Health Benefits of Cinnamon

There’s more to this popular spice than its flavour and aroma

Credit: Flickr / Shaheen Peerbhai

Cinnamon bark is ground up to create the powdered spice

There’s more to this popular spice than its flavour and aroma

Derived from the dried inner bark of a tropical evergreen tree, cinnamon is a good source of manganese, fibre and iron.

An active component in cinnamon’s essential oils, called cinnamaldehyde, gives cinnamon its apparent anti-clotting properties preventing blood platelets from clumping together.

Cinnamon reportedly also has antimicrobial properties, stopping the growth of bacteria and yeast, including Candida albicans, which lives in 80 percent of humans with no harmful effects as long as no overgrowth occurs.

A dash of cinnamon may also help keep blood glucose levels in check. A 2007 study in the American Journal of Clinical Nutrition reported that adding cinnamon to rice pudding significantly lessened the rise in blood sugar levels after eating.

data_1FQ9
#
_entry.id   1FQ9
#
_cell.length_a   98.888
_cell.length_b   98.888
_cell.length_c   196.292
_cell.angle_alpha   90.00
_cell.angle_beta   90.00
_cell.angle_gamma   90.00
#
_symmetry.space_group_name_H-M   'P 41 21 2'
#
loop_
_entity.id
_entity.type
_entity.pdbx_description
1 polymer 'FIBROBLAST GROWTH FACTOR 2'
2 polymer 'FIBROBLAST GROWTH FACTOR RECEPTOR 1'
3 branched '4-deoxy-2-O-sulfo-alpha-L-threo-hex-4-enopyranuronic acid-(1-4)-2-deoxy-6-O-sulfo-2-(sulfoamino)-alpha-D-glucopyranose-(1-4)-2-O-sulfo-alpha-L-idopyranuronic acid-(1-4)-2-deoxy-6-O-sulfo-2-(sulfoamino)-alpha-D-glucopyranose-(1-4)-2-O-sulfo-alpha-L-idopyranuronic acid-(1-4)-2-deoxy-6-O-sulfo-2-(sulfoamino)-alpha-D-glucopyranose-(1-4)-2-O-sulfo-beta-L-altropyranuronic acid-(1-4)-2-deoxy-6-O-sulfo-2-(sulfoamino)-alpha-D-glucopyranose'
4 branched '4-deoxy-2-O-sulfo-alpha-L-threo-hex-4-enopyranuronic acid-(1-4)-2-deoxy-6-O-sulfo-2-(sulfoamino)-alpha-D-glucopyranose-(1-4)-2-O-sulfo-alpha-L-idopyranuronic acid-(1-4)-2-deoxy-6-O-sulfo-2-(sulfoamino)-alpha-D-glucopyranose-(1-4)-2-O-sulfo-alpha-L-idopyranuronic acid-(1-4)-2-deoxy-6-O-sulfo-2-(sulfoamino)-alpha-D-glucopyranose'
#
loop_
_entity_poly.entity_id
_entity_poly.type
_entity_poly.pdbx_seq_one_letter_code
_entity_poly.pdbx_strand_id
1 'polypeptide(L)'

Further, a 2003 Diabetes Care study found that consuming as little as one gram of cinnamon per day was found to reduce blood sugar, triglycerides, LDL (bad) cholesterol and total cholesterol among people with type 2 diabetes.

Originally published in Wellness Matters, Canada Wide Media’s quarterly newsletter on health and wellness.